I really wasn’t looking forward to this placement because, not only did I dislike the area (East London) or the hospital, it was also a general male ward. And generally where you get all men, you get burps, farts, snot and phlegm, in no particular order.
The first time I was asked to collect mucus made me gag just at the thought, but actually holding a sputum cup half-full with sticky green bodily fluid had me dry-retching and reaching for the ladies. I dreaded the day I had to hold male poo samples.
There was a lovely elderly chap called Derek on the ward, who had prostate cancer along with other age-related ailments. He used to smile and wink at me when he saw the disgust in my face screwed up but I realised I was being unprofessional and managed eventually to arrange my face into something likened to serenity.
Derek loved telling me stories about his life during the war and how, once home with his lovely young wife, they’d never spent a day apart. He also told me that his wife was on another ward down the corridor and he missed her terribly.
I’m no Linda Carter (aka Wonder Woman) but before I went off shift that day, despite groans from other nursing staff, I managed to get Doris’ bed wheeled right next to Derek’s for the afternoon. I got to see why they never spent time apart; holding hands, whispering and giggling like teenagers and dipping custard creams into each other’s tea. It was humbling yet I felt proud that I was able to help in some small way.
The next morning Derek’s bed had been moved so I asked a male nurse where he was. With a nod and his eyes rolling upward, he said: “He’s gone upstairs.” When I asked why he replied flatly: “He’s dead!” I stopped by the ladies to dry my eyes before looking in on Doris and her family to pass on my condolences. When I heard the laughter, I wasn’t sure I was at the right curtains but Doris could see my shiny shoes and she called me in. The family wanted to thank me for the humanity shown the previous day and told me how much it had meant to both parents; they’d had their final chuckles and they were both at peace in their own way now.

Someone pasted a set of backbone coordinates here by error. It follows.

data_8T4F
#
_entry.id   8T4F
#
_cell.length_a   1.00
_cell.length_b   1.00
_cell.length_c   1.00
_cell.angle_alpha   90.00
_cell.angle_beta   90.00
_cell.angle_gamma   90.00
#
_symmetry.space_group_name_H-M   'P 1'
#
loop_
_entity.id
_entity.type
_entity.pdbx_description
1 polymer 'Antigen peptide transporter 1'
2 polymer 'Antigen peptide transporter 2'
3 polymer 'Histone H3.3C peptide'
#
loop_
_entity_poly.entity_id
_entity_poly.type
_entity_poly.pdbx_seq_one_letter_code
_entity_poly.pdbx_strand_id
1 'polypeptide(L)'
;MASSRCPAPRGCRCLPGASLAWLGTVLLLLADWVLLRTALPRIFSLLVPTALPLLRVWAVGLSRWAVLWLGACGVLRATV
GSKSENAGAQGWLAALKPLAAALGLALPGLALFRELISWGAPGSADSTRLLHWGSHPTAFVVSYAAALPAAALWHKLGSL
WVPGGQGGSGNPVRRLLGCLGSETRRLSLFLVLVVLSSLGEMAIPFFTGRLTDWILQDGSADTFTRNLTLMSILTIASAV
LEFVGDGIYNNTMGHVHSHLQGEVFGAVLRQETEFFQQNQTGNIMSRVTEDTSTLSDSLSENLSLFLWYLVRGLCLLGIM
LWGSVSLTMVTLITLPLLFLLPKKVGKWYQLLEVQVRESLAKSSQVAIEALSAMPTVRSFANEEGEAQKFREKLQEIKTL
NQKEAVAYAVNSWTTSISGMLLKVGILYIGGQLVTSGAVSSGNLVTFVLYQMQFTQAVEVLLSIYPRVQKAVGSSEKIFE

Most patients love good students on the ward because they’re the only ones who sometimes have time to stop and chat, to ask patients about their needs and wants. While poor nurses are run ragged doing medication and ward rounds, writing notes, and updating no end of needless care plans while phones are ringing and everyone wants a piece of them.
Unfortunately, particularly in large cities like London, most patients have more problems than just the health issue they came in with. There are those who can’t speak or understand English and need interpreters, which comes at great cost to the hospital. They might also have housing and benefit needs or support when they are discharged. Nurses have to make hundreds of phone calls to the various support agencies and social services, taking them away from the very job they trained for; looking after patients.
Note to self: “Be who you are and say what you feel, because those who mind don’t matter, and those who matter don’t mind.”